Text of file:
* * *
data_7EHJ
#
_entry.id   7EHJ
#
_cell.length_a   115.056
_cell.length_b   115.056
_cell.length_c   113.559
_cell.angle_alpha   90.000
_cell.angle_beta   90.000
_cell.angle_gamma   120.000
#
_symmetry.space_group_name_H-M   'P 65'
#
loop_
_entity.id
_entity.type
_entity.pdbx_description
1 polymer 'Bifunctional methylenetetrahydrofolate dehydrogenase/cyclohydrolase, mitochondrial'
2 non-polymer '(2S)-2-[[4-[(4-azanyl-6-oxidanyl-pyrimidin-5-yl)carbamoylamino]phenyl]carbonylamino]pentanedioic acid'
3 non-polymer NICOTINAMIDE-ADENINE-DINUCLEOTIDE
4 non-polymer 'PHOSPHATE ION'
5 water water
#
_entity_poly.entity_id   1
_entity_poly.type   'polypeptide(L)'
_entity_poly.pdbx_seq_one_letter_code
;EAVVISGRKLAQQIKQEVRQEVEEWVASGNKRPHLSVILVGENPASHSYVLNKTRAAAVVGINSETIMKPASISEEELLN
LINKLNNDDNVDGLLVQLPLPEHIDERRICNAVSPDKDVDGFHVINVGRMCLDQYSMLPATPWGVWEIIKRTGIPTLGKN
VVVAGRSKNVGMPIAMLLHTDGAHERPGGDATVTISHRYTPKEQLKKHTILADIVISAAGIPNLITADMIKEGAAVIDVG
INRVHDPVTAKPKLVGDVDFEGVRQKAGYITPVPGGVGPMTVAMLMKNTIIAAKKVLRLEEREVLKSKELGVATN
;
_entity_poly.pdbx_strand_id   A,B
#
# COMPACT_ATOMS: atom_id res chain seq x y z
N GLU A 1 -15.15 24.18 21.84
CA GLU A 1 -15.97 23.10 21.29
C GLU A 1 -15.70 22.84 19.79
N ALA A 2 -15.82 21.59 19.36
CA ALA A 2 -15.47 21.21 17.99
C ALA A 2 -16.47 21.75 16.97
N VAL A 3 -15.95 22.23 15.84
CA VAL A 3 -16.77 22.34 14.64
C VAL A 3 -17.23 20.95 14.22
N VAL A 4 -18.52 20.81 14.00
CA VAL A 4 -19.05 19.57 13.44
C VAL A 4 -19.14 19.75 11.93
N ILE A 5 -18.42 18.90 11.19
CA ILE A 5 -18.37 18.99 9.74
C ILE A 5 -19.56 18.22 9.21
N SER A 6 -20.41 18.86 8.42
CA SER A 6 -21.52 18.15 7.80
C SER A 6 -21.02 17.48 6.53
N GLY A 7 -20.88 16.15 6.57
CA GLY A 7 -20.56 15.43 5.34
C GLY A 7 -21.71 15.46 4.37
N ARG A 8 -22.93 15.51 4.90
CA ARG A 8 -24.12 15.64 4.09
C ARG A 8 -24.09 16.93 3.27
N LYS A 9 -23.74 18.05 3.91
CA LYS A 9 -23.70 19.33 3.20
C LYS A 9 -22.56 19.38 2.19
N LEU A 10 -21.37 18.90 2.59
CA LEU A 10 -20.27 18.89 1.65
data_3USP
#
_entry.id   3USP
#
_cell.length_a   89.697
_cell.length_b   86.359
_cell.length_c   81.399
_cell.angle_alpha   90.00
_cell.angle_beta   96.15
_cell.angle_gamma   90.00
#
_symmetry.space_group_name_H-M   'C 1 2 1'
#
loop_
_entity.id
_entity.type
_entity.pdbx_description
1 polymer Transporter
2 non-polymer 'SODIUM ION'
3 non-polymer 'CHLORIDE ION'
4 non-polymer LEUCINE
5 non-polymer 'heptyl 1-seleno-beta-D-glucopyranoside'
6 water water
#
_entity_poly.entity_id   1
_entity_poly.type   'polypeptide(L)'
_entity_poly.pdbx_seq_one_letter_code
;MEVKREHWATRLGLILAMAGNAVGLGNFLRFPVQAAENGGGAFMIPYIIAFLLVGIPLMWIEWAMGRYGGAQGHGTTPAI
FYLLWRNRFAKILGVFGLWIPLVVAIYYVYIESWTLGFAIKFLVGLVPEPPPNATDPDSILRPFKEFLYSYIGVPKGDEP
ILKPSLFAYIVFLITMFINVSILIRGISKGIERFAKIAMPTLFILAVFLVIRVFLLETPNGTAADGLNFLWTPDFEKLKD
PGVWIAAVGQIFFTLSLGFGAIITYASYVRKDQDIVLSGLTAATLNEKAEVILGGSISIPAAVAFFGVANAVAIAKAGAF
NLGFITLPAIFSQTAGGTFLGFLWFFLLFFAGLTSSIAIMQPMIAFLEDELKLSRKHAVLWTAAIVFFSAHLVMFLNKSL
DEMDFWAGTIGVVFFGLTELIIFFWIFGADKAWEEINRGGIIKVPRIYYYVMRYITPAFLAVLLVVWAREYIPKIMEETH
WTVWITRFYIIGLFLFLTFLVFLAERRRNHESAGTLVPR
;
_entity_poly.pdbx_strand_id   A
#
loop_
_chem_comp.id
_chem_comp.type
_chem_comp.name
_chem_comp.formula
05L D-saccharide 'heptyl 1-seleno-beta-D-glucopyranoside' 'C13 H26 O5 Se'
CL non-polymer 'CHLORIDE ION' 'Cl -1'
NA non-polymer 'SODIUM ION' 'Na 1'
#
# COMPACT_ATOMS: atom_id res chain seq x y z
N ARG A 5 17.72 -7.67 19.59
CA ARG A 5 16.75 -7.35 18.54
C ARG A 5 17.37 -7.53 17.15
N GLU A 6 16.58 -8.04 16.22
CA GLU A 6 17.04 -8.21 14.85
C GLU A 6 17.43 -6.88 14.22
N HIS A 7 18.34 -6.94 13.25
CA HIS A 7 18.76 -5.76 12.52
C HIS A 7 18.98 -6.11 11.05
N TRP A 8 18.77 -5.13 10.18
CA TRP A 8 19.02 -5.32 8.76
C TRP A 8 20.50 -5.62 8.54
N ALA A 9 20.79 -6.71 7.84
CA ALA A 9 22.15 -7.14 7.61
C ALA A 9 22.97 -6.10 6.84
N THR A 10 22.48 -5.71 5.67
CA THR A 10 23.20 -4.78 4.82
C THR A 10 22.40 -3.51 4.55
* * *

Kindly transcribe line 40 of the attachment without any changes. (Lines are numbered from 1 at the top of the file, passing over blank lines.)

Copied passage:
C ALA A 2 -16.47 21.75 16.97